I want to start this saga before the predicted snow storm arrives. My fingers are crossed that the hawks' home-under-construction survives. There's never any way to know what one will see in the park. There was heavy ice on the river, few gulls, few ducks. When I saw the hawks' nest I could see that it had increased in size, but it's still pretty much an air-conditioned affair. I walked slowly watching for hawks. Finally I spotted Mama Hawk collecting twigs. This selection process is hysterical to watch.
There are several methods for collecting branches and twigs. The easiest is to pick it off the ground. The second is to snap a twig off, bite it off or grab same with talon. The third is the most fun to watch, select a branch and pounce down onto it so that it snaps off. Branch falls, hawk tumbles and catches branch with talons. NEVER STAND UNDER THE TREE IF A HAWK IS ABOVE COLLECTING BRANCHES.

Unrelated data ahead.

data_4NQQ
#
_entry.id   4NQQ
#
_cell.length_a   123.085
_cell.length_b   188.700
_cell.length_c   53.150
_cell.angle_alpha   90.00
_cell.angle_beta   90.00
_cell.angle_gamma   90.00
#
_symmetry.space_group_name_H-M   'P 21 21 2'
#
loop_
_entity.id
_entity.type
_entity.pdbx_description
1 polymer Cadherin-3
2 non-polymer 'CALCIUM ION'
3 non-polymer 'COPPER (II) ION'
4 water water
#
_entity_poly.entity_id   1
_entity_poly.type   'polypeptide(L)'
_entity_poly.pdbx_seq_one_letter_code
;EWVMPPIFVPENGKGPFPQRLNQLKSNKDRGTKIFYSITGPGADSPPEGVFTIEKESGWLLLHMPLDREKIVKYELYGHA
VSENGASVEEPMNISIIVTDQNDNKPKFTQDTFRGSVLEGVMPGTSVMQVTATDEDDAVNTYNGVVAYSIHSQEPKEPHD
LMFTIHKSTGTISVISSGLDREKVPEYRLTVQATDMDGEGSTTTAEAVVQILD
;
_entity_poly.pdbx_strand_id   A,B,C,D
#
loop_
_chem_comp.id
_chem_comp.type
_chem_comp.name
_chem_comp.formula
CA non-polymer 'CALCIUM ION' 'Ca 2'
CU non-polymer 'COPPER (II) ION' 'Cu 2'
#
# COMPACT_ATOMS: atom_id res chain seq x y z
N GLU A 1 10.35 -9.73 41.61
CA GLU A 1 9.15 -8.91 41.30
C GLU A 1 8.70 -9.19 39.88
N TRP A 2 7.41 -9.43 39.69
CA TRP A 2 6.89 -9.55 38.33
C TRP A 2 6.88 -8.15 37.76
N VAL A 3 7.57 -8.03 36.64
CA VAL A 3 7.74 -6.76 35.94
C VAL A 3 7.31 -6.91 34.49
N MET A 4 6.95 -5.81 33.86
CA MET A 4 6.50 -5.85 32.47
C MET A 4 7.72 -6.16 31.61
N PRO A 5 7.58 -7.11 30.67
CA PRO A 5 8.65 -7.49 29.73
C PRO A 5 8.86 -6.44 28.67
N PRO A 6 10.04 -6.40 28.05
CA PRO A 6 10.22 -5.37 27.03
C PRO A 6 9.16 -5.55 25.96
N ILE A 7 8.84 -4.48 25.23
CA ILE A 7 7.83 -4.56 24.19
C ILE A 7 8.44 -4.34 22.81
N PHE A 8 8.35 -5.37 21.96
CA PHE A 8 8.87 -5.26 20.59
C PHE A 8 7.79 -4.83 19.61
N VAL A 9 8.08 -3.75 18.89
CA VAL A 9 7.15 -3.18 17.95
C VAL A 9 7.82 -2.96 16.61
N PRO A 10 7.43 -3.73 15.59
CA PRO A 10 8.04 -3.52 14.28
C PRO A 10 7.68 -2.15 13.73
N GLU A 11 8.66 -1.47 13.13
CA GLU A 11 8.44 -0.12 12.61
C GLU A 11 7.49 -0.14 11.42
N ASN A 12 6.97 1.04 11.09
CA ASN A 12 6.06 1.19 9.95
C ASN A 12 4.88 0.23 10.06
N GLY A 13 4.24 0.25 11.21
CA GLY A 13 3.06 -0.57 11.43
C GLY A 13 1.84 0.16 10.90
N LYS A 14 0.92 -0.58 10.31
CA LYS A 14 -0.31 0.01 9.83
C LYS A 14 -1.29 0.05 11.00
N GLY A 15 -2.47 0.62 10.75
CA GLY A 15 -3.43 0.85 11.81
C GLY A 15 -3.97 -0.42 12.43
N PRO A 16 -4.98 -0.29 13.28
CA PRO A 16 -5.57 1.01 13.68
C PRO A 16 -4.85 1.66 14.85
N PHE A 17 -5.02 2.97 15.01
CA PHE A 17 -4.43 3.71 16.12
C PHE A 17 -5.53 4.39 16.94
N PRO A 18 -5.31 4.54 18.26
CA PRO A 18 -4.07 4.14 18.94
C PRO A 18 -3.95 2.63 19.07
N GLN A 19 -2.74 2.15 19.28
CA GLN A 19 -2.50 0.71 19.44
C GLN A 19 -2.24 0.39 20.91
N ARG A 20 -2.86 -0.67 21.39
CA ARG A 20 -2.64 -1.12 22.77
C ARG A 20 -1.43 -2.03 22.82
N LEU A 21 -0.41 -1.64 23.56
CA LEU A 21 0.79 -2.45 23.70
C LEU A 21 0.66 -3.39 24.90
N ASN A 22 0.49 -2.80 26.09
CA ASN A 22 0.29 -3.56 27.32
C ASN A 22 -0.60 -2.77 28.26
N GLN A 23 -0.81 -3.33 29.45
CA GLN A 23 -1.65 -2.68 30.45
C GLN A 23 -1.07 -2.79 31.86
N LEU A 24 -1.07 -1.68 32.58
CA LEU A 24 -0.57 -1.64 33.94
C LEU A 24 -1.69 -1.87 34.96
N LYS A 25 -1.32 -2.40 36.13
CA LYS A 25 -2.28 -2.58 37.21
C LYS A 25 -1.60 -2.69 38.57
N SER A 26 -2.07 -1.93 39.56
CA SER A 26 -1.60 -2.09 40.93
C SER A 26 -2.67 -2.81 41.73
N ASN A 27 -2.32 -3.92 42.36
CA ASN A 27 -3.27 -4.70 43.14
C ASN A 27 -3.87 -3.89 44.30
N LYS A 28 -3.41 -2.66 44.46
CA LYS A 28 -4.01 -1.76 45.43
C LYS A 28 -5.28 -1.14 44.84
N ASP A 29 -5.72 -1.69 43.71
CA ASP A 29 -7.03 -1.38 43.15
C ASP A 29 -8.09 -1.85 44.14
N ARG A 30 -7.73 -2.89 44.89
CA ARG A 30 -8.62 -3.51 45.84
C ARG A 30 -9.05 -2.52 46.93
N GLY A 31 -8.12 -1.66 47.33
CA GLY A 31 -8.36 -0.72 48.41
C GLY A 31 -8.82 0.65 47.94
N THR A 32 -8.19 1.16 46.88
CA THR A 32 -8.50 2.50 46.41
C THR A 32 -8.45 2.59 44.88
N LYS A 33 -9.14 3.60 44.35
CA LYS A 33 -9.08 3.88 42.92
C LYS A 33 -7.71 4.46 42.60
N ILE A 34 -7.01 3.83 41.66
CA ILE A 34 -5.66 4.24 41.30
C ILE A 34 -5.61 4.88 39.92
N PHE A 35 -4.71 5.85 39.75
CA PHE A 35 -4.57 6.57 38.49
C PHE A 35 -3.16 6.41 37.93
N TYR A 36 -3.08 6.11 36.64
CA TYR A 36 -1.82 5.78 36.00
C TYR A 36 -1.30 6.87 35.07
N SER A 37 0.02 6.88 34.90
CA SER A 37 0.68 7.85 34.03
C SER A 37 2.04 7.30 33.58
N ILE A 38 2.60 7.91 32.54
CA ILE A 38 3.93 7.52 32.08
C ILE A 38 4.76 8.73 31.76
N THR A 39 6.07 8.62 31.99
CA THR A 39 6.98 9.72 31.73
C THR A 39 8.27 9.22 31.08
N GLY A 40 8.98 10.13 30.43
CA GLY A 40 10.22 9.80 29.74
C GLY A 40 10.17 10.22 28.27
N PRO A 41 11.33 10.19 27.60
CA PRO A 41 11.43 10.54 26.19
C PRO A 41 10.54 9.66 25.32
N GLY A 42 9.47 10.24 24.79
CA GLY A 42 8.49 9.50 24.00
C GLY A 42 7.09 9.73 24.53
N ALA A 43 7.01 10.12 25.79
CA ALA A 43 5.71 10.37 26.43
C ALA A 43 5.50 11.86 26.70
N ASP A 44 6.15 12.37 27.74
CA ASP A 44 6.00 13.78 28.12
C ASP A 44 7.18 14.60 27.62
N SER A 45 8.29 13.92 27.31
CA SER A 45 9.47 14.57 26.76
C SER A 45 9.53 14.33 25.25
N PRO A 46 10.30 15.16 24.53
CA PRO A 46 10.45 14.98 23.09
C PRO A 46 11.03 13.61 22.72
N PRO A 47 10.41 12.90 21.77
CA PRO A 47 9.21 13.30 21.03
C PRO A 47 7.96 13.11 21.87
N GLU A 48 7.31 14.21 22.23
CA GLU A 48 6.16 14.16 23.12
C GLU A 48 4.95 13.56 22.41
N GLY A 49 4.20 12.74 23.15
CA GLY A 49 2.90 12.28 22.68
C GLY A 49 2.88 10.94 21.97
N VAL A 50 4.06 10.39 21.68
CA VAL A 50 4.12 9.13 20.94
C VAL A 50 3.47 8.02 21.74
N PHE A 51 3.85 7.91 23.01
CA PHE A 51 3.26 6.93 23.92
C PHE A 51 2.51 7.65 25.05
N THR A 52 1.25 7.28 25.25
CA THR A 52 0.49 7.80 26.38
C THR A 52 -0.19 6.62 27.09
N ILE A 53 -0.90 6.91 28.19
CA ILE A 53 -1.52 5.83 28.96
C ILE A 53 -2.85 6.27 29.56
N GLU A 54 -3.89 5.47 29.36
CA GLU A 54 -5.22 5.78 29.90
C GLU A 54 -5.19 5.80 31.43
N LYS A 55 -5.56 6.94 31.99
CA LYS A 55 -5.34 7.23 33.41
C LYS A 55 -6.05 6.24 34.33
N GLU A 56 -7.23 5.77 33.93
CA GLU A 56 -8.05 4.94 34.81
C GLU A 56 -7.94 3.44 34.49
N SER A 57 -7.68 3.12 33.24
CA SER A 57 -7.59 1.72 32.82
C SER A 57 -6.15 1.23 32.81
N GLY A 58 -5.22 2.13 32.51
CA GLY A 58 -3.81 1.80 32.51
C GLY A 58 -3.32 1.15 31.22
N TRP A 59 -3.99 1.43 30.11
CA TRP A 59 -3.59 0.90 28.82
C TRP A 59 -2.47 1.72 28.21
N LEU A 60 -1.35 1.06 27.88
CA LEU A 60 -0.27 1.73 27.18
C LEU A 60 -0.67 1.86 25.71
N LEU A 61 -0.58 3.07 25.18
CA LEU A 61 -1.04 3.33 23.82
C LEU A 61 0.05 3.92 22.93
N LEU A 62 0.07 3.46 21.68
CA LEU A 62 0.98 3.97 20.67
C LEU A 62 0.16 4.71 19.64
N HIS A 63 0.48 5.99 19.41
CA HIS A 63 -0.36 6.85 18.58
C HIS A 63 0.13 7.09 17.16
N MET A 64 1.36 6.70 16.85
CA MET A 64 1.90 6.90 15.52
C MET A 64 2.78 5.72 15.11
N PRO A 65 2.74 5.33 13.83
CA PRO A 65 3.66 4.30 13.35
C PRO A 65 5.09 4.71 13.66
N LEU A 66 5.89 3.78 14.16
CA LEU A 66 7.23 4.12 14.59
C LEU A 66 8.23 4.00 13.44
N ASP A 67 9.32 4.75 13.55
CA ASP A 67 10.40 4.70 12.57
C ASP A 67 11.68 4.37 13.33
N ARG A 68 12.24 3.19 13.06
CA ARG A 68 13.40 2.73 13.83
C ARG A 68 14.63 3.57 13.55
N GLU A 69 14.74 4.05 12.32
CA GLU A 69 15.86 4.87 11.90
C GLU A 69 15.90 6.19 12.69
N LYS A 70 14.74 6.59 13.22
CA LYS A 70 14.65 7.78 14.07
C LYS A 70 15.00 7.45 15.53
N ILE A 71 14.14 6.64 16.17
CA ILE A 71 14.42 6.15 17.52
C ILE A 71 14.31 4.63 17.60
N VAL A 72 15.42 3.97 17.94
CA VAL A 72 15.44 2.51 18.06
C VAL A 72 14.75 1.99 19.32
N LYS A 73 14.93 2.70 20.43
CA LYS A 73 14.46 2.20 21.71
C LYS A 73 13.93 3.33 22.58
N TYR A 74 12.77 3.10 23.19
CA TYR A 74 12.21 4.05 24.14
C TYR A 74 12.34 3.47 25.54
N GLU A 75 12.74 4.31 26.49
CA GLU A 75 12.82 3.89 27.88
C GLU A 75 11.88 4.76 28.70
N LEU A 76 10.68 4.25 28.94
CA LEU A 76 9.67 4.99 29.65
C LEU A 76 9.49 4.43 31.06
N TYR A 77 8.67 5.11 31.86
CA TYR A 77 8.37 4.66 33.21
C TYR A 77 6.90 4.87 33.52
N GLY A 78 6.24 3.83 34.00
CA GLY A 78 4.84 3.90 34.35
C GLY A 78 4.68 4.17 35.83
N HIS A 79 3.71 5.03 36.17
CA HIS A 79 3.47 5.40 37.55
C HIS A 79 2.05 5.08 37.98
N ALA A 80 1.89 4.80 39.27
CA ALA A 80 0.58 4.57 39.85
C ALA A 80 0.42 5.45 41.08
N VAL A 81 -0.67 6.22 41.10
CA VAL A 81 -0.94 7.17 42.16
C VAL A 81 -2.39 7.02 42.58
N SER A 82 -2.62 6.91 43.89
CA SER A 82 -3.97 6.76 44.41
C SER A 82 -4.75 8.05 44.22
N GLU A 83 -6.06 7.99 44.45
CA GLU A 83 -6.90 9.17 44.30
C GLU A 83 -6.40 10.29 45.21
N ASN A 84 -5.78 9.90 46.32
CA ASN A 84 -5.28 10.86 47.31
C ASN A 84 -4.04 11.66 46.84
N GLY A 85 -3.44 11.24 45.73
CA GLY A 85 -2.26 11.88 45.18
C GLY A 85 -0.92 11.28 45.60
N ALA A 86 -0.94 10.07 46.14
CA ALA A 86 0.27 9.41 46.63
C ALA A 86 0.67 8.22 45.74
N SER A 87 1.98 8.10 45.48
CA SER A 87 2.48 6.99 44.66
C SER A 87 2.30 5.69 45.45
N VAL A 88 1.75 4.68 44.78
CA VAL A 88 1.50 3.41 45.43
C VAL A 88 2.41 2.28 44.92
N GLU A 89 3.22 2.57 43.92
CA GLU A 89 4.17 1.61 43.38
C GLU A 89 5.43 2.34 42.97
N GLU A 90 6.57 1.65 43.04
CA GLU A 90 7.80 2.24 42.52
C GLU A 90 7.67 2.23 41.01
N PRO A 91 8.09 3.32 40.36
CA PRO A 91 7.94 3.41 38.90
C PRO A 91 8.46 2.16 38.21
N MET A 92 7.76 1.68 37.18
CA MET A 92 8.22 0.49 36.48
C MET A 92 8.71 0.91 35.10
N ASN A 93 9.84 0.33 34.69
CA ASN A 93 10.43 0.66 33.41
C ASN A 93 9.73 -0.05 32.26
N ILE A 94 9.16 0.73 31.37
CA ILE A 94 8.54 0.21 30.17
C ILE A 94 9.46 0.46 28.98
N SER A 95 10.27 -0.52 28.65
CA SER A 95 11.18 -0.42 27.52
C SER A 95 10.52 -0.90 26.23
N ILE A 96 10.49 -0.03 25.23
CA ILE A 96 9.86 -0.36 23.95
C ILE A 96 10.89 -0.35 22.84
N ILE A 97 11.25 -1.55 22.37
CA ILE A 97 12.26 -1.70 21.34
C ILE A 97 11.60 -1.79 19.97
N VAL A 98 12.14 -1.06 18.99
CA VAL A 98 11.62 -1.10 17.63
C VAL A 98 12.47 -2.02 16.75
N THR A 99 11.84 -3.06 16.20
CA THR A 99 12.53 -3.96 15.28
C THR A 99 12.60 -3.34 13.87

There are a million branches and twigs available, but only a specific one will do. You can see the intense concentration,... not this twig, not that twig, THIS twig. What makes a branch or twig IT? I don't know, especially because after a twig gets placed in the nest the hawks move them around. Papa Hawk brings very nice branches and places them in a specific spot after much obvious observation and thought. Mama Hawk flies in and rearranges the lot. I watched for hours as branches got selected and delivered with pauses in between, sometimes Mama the worker, sometimes Papa the worker while Mama rested or watched for food- squirrels.
This blog will probably run three entries. I took a lot of pictures and got to practice getting action shots. It's not easy taking flight pictures. It's not easy shooting through branches. I pray that this nest survives the storm, because the hawks have put many hours of labor into it so far.